If an individual is unaware that biometric data have been acquired, then they hardly could have given consent for it to be collected and used. Various systems have been proposed (and installed) to capture biometric data without the expressed consent of an individual, or even without informing the individual that such data is being captured. Examples of such systems include the deployment of facial recognition systems linked to crowd-scanning cameras at the Super Bowl in Tampa Bay, Florida (Wired, December 2002) or at various airports (e.g., Logan International Airport, reported in Boston Globe , July 2002). While it would appear from the results of such trials that these forms of biometric data acquisition/matching are not yet effective, awareness that such methods could be deployed is a major concern.

Consent presupposes awareness; however, consent is not such an easy issue to resolve with biometrics. It also presupposes that either the user has some control over how their biometric data are stored and processed, or that some suitable level of protection is afforded to the user within the context of the system. The use of strong encryption to protect biometric data during storage would be a good example of such protection. It is crucial to reach some form of agreement among all parties involved in using the system, both those responsible for authenticating and the individuals being authenticated. Page 66  If the user has no alternative other than to use the biometric system, can they really be said to consent to use it?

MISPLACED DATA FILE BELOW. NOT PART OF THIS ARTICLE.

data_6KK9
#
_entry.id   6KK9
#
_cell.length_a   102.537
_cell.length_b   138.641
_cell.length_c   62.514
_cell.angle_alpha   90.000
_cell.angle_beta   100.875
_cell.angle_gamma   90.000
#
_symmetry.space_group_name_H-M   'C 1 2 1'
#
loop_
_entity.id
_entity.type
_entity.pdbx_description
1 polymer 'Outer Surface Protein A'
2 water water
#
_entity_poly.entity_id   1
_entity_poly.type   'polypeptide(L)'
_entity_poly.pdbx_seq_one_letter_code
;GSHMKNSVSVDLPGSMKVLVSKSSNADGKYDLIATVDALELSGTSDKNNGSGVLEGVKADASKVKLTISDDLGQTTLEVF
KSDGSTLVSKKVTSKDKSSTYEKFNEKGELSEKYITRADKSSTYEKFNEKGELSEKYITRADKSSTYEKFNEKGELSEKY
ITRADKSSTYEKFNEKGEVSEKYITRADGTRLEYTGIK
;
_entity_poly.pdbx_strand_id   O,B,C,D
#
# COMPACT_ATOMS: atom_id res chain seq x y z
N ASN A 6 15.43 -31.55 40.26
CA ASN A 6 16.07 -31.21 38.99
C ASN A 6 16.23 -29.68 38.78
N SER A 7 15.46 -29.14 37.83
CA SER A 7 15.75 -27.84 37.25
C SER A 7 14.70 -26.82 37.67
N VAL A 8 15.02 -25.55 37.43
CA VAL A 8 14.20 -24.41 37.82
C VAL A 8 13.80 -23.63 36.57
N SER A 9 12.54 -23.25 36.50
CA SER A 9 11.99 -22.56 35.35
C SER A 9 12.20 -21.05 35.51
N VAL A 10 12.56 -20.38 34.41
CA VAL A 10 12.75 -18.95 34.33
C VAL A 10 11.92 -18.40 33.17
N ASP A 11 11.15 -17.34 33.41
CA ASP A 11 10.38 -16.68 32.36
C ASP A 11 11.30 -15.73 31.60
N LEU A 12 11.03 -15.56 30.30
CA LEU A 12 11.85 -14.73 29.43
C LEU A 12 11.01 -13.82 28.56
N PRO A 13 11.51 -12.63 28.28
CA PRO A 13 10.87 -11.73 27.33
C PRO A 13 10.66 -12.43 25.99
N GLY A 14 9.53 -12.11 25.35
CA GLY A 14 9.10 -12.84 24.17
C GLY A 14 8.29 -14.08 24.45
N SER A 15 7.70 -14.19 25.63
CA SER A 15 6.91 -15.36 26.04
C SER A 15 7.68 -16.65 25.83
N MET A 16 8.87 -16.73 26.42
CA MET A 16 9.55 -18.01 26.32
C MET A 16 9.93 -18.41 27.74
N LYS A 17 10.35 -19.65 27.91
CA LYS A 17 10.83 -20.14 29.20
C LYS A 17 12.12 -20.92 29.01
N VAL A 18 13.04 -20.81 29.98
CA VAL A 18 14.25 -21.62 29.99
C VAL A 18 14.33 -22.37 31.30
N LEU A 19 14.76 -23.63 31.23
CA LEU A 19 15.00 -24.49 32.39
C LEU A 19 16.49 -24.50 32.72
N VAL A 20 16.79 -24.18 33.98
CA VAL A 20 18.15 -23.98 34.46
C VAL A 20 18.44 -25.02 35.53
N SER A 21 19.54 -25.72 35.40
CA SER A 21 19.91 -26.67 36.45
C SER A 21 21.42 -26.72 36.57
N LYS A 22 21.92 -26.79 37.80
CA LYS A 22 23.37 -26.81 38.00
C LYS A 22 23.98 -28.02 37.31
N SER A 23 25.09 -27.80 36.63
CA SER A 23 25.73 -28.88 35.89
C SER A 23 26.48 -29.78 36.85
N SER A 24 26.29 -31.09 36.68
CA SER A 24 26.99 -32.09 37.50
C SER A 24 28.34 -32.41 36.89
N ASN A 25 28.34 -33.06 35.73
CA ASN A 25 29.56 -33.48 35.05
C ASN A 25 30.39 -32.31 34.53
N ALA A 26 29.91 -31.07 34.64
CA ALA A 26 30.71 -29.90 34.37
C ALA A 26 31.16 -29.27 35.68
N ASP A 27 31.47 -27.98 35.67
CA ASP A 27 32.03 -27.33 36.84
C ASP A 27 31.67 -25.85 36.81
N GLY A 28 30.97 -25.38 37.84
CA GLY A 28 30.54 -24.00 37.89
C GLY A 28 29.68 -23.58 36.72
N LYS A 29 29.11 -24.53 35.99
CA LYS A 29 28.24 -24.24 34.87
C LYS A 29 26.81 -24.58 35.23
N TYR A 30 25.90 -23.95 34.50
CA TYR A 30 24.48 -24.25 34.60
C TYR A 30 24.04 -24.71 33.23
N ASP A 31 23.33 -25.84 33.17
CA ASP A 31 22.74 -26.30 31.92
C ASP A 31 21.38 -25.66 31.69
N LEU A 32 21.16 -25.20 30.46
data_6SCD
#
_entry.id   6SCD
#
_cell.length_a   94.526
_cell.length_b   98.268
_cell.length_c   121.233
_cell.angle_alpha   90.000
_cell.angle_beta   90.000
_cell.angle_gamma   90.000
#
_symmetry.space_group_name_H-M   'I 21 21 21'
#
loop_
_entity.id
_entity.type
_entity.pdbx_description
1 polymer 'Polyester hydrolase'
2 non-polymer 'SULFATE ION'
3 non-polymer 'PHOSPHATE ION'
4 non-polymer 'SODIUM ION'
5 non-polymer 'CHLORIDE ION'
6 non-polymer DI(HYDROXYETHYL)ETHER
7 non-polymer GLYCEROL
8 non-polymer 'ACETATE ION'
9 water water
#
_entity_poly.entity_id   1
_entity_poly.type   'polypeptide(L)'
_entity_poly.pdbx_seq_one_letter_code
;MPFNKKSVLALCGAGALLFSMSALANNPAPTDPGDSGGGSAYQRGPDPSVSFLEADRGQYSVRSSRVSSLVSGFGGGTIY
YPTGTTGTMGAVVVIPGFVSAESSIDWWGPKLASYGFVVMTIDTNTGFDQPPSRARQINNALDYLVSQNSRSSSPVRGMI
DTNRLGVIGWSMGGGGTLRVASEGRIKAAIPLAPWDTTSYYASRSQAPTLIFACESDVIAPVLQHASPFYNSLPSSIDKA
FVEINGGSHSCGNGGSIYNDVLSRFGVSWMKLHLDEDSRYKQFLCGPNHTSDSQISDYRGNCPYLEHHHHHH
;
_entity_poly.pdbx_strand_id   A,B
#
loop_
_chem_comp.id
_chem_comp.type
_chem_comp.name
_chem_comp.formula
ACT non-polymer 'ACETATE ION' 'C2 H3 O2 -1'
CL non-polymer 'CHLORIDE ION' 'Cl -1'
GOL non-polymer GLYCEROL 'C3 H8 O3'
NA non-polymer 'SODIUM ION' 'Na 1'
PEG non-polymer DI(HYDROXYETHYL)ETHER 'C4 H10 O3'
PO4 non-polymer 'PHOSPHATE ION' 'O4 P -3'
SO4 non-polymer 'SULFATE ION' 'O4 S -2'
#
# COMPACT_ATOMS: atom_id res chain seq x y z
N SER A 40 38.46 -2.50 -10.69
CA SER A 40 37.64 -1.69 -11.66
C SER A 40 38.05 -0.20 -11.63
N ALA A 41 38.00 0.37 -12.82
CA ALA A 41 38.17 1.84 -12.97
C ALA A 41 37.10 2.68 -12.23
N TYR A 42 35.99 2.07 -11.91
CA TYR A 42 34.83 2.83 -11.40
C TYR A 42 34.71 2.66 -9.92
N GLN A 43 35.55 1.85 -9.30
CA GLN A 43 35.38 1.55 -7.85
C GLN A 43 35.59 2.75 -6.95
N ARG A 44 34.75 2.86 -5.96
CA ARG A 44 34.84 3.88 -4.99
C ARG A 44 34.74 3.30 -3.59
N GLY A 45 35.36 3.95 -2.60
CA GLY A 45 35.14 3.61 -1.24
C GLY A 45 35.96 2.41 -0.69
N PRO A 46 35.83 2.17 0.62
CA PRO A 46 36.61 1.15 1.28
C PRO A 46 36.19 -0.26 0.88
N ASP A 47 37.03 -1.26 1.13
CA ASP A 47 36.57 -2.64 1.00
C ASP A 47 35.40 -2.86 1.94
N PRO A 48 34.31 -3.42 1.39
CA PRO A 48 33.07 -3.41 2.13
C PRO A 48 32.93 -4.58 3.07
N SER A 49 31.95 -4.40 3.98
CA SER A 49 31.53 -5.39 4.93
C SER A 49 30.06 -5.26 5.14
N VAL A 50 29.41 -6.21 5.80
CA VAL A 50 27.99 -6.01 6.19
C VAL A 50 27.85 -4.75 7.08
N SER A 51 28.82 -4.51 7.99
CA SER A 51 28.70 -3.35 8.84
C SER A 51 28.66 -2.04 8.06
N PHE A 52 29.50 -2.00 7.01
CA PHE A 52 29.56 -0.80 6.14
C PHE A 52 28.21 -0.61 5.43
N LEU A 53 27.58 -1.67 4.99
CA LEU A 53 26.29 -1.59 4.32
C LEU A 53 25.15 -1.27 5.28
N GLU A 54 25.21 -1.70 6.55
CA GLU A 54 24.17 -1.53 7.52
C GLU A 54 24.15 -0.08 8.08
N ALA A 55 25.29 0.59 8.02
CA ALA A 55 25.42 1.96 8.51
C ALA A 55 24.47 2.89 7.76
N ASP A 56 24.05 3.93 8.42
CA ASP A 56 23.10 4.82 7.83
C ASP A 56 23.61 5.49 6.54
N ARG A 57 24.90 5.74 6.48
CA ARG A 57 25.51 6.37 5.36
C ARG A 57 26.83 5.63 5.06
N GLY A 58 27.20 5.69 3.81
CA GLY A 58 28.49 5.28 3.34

Biometric devices themselves are susceptible to a variety of attacks. Ratha, Connell & Boyle (2001) list eight possible forms of attack (Table 1) that can be used by a malicious individual to attempt to breach the integrity of a system in different ways.